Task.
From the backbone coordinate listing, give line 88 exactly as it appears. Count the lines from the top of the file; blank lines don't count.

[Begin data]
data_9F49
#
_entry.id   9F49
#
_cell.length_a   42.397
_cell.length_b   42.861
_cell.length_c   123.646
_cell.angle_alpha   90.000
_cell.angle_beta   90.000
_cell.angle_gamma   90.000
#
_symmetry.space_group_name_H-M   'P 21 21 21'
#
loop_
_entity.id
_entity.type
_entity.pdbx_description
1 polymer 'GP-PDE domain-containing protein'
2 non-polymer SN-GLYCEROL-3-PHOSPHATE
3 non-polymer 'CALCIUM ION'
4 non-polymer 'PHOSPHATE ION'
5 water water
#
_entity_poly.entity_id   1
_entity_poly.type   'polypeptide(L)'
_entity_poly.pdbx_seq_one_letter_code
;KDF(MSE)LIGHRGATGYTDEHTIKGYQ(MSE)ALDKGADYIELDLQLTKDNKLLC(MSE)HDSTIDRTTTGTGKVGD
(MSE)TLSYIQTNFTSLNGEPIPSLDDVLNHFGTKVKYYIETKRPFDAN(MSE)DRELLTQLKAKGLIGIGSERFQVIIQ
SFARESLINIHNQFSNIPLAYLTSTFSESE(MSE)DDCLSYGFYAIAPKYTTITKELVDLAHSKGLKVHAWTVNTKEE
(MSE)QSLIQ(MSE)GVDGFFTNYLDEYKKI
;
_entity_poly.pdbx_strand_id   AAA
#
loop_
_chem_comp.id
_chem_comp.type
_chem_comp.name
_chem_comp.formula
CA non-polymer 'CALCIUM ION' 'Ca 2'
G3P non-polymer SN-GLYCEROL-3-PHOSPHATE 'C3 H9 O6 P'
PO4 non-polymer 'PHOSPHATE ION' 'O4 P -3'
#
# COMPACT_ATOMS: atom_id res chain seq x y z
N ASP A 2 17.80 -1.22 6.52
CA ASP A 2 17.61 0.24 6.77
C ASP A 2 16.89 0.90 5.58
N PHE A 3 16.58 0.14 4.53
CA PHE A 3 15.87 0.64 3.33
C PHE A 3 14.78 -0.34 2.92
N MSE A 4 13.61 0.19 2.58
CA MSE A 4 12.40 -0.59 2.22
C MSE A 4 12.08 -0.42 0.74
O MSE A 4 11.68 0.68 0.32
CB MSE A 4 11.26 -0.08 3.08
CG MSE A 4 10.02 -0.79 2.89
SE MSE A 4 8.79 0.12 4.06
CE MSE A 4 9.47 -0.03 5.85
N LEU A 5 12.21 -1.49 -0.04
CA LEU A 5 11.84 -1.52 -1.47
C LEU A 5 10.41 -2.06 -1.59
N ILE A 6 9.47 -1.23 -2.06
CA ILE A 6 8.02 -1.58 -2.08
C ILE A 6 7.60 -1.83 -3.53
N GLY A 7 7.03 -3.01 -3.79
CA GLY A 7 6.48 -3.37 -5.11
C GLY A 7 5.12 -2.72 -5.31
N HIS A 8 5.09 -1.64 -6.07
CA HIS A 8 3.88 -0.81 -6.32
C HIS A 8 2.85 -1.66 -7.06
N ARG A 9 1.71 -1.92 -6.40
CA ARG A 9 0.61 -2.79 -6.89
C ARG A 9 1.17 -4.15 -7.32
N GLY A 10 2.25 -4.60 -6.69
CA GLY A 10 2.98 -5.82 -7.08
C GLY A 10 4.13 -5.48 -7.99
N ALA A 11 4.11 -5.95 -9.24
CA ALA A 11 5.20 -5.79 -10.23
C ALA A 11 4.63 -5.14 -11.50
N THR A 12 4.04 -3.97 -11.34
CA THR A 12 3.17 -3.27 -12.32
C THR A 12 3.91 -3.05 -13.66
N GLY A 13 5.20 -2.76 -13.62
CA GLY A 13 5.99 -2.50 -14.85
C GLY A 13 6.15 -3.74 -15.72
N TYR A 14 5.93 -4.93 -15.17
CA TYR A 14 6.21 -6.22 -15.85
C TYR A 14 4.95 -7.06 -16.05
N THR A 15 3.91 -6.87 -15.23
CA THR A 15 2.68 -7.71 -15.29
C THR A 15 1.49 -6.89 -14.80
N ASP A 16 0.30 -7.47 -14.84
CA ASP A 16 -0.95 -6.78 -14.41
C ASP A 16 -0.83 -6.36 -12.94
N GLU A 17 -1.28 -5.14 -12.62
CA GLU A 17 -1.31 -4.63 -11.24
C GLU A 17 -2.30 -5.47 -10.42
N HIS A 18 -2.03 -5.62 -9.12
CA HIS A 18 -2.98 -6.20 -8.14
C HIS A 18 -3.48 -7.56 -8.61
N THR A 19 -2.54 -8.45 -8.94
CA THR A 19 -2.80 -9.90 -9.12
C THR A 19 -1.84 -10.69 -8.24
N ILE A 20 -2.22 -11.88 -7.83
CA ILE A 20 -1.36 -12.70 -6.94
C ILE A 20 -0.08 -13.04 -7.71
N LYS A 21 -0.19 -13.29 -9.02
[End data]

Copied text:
N THR A 15 3.91 -6.87 -15.23